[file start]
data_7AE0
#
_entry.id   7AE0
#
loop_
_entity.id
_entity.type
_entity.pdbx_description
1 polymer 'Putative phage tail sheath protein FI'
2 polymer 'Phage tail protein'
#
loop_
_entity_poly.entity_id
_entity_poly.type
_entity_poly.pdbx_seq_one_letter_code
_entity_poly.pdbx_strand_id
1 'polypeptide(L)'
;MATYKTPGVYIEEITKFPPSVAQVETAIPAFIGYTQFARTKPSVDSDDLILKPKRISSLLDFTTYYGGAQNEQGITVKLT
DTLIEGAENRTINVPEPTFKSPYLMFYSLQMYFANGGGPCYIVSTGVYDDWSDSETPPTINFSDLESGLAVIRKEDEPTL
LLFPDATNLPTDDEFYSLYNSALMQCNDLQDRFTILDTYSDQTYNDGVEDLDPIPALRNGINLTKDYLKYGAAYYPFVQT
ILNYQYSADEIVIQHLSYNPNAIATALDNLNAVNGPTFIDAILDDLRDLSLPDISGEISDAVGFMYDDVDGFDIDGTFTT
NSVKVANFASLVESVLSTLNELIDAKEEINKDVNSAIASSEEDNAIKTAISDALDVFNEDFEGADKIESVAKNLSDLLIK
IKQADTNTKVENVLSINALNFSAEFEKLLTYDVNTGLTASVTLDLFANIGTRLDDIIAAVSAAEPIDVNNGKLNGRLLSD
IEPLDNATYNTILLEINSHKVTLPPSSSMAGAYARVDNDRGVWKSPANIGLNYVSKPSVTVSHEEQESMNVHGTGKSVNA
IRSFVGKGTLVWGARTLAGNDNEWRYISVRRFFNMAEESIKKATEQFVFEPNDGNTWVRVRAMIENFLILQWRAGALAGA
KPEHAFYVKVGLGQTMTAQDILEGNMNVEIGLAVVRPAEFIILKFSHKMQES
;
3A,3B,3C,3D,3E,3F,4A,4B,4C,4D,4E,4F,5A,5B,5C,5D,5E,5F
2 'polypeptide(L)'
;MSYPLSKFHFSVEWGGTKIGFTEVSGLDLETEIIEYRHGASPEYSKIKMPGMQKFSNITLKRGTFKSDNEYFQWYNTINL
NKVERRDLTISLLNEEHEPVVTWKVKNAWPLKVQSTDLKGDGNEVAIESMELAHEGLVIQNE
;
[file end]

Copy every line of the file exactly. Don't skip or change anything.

data_7AE0
#
_entry.id   7AE0
#
loop_
_entity.id
_entity.type
_entity.pdbx_description
1 polymer 'Putative phage tail sheath protein FI'
2 polymer 'Phage tail protein'
#
loop_
_entity_poly.entity_id
_entity_poly.type
_entity_poly.pdbx_seq_one_letter_code
_entity_poly.pdbx_strand_id
1 'polypeptide(L)'
;MATYKTPGVYIEEITKFPPSVAQVETAIPAFIGYTQFARTKPSVDSDDLILKPKRISSLLDFTTYYGGAQNEQGITVKLT
DTLIEGAENRTINVPEPTFKSPYLMFYSLQMYFANGGGPCYIVSTGVYDDWSDSETPPTINFSDLESGLAVIRKEDEPTL
LLFPDATNLPTDDEFYSLYNSALMQCNDLQDRFTILDTYSDQTYNDGVEDLDPIPALRNGINLTKDYLKYGAAYYPFVQT
ILNYQYSADEIVIQHLSYNPNAIATALDNLNAVNGPTFIDAILDDLRDLSLPDISGEISDAVGFMYDDVDGFDIDGTFTT
NSVKVANFASLVESVLSTLNELIDAKEEINKDVNSAIASSEEDNAIKTAISDALDVFNEDFEGADKIESVAKNLSDLLIK
IKQADTNTKVENVLSINALNFSAEFEKLLTYDVNTGLTASVTLDLFANIGTRLDDIIAAVSAAEPIDVNNGKLNGRLLSD
IEPLDNATYNTILLEINSHKVTLPPSSSMAGAYARVDNDRGVWKSPANIGLNYVSKPSVTVSHEEQESMNVHGTGKSVNA
IRSFVGKGTLVWGARTLAGNDNEWRYISVRRFFNMAEESIKKATEQFVFEPNDGNTWVRVRAMIENFLILQWRAGALAGA
KPEHAFYVKVGLGQTMTAQDILEGNMNVEIGLAVVRPAEFIILKFSHKMQES
;
3A,3B,3C,3D,3E,3F,4A,4B,4C,4D,4E,4F,5A,5B,5C,5D,5E,5F
2 'polypeptide(L)'
;MSYPLSKFHFSVEWGGTKIGFTEVSGLDLETEIIEYRHGASPEYSKIKMPGMQKFSNITLKRGTFKSDNEYFQWYNTINL
NKVERRDLTISLLNEEHEPVVTWKVKNAWPLKVQSTDLKGDGNEVAIESMELAHEGLVIQNE
;